Zofran, a popular anti-nausea medication that’s only approved for use by cancer patients and those undergoing surgery, is being prescribed to pregnant women as an “off-label” use for morning sickness. Although the medication may help control nausea and vomiting, it comes with a harsh price: babies are being born with birth defects.
Studies on Zofran and Birth Defects
Numerous of studies on Zofran and its effects on infants have been performed over the past decade. Even though some of the results are conflicting, the majority of studies show there is a heightened risk of babies developing birth defects if their mothers took the medication while pregnant.
For instance, in August 2013, a group of Danish scientists and researchers published the results of their study in which they recorded live births from 1997 to 2011, Entitled Ondansetron Use In Early Pregnancy And The Risk Of Congenital Malformations, more than half of the women included in the research took Zofran during pregnancy.
The results of the study show that there is a 20% increase in infants developing major congenital abnormalities. The risk of developing congenital heart defects in particular significantly higher, including:
- 8 times higher risk of developing atrioventricular septal defects
- 3 times higher risk of developing ventricular septal defects
- 1 times higher risk of developing atrial septal defects
In November 2013, BioMed Research International, an open-access medical journal, published the results of a Zofran study carried out by numerous Australian physicians and scientists who aimed to determine the risks that babies face when their mothers take the medication during pregnancy.
According to the results, which studied every birth in Western Australia from 2002 to 2005, there is a “20% increased risk of a major birth defect amongst children exposed to ondansetron in the first trimester,” and an increase of kidney defects risks by 7-fold.
Perhaps one of the most popular studies on Zofran and pregnancy was conducted by Dr. Gideon Koren of The Hospital for Sick Children and University of Toronto. In 2014, Dr. Koren, who gathered the statistics and information from numerous other studies, stated that previous studies which showed conflicting results on Zofran and pregnancy were mainly performed on women who were more than 10 weeks pregnant.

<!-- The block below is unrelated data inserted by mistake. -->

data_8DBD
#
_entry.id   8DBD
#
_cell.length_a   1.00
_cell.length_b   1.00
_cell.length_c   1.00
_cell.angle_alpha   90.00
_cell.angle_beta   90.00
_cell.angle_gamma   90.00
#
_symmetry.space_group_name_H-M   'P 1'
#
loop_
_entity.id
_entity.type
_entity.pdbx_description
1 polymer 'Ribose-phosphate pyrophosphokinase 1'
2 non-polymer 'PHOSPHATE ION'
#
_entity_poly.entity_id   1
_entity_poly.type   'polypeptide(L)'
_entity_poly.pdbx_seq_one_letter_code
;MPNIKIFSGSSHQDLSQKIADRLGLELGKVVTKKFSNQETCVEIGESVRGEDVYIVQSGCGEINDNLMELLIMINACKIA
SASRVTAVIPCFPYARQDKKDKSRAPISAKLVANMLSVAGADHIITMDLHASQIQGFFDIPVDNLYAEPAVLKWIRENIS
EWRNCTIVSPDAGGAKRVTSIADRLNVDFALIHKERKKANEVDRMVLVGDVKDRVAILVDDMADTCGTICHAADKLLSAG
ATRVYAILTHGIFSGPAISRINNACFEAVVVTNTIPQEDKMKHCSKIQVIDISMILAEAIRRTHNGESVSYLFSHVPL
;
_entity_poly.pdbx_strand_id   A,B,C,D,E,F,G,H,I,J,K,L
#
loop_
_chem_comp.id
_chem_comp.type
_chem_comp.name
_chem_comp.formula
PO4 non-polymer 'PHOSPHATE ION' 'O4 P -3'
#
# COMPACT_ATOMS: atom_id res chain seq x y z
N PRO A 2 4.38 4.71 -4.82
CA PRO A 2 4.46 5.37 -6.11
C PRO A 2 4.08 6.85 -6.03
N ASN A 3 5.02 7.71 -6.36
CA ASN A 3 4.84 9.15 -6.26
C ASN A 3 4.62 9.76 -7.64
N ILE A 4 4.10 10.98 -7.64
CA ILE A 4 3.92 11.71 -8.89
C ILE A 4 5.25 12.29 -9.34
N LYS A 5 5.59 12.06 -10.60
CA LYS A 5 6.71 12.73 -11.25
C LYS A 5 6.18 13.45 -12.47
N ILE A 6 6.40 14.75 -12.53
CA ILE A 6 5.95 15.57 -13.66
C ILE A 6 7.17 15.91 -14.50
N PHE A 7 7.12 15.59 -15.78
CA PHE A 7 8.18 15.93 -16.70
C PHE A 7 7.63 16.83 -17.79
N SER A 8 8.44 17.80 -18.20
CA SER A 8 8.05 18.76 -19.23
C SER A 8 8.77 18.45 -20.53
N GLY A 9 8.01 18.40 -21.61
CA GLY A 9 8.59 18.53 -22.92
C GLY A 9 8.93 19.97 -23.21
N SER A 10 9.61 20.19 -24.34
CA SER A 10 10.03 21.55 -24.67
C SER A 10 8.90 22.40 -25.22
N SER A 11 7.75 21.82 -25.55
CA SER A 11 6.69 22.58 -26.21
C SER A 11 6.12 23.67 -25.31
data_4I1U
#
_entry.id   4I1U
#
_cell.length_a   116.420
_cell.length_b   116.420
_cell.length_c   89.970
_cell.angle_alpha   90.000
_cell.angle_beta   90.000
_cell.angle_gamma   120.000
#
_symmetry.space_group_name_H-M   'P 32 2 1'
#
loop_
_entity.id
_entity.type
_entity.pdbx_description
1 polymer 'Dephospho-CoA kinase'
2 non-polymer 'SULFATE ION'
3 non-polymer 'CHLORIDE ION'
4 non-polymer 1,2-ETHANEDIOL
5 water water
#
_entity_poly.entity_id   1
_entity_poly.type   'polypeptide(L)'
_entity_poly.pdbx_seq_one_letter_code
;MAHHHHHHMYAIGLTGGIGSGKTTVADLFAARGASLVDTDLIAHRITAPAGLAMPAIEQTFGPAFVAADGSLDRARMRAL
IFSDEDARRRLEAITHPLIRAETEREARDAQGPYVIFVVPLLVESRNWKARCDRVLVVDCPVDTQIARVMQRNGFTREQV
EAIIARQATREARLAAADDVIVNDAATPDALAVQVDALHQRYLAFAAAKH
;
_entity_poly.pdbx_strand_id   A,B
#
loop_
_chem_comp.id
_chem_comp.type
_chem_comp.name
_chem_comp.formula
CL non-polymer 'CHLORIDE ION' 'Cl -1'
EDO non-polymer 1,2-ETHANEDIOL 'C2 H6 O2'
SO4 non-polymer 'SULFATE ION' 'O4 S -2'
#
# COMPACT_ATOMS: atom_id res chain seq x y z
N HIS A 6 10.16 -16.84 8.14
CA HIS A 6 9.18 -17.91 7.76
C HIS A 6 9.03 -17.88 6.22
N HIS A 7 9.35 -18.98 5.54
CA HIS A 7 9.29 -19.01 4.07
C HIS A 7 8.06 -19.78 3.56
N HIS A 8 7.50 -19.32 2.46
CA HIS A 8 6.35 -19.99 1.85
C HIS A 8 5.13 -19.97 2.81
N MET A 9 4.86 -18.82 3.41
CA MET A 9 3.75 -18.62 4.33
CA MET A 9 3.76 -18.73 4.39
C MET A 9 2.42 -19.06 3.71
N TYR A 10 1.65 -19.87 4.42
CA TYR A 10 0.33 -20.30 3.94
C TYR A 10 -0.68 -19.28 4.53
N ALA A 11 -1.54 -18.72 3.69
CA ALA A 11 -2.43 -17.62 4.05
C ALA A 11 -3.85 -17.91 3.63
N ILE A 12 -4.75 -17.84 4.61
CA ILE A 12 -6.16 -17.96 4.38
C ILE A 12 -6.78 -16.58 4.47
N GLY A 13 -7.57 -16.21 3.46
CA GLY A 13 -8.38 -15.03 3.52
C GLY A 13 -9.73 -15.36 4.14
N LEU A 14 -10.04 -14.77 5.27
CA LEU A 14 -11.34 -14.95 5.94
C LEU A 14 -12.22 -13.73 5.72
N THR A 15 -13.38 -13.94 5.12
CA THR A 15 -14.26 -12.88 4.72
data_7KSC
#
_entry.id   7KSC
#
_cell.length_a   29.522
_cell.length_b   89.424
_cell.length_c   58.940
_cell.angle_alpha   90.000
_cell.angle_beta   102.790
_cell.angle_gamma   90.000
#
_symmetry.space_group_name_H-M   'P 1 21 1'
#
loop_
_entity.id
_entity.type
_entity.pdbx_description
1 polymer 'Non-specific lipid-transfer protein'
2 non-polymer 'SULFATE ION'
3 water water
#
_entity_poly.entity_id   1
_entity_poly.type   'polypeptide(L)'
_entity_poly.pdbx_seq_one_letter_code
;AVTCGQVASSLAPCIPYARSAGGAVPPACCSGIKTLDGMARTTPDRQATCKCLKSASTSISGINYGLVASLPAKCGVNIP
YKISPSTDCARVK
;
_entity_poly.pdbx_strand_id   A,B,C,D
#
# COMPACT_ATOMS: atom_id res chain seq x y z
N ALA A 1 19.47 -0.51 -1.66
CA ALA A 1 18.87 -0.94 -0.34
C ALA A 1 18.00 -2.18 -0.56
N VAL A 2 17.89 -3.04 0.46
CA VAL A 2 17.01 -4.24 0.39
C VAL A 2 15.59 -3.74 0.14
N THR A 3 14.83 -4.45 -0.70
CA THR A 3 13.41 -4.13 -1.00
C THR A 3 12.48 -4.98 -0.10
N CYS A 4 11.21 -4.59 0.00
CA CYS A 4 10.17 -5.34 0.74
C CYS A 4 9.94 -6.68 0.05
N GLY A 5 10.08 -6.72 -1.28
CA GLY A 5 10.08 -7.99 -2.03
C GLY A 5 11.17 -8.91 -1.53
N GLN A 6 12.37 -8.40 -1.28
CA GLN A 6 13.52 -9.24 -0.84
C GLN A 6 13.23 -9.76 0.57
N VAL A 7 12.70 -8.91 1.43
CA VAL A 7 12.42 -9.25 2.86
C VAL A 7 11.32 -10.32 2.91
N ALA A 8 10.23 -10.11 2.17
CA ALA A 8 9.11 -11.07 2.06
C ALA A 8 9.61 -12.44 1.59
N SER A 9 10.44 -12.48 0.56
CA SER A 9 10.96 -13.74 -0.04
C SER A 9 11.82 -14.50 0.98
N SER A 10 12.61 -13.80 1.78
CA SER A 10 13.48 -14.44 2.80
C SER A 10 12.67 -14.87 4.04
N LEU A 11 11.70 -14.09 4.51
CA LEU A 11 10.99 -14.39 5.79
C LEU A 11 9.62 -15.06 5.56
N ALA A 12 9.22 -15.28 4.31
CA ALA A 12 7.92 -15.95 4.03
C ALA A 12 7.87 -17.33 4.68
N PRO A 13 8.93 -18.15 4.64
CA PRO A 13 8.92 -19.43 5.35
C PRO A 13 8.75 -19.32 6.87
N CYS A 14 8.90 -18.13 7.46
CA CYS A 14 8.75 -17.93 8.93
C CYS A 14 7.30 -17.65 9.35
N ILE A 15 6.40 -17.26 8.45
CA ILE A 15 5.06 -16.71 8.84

Dr. Koren indicated that when additional studies were added that included women in their early first trimester, the results became more troubling, including a twofold increased risk for cleft palate, a 30% increased risk for heart defects, cardiac arrhythmias, and for the mothers of the infants, the risk of developing serotonin syndrome.
What Can Be Done?
Currently, many physicians are still prescribing Zofran to pregnant women, despite numerous studies that show the dangers to infants. The key to helping women is spreading the information about the drug, and promoting awareness as much as possible.
For women who’ve already experienced the devastating effects of giving birth to a child with birth defects, there are legal options available to help them obtain justice and compensation for the overwhelming medical expenses that typically come with birth defect treatments.
The most optimal option, of course, is prevention. Yet, until Zofran is completely banned from being prescribed as off-label use for morning sickness, pregnant women will be offered it, as GlaxoSmithKline (GSK), the makers of the medication, allegedly offers “kickbacks” to physicians who prescribe it for morning sickness.
If you are pregnant, plan to become pregnant, or know anyone friends who are or plan to become pregnant, be certain to educate yourself as much as possible on the effects of unsafe medications and spread the word.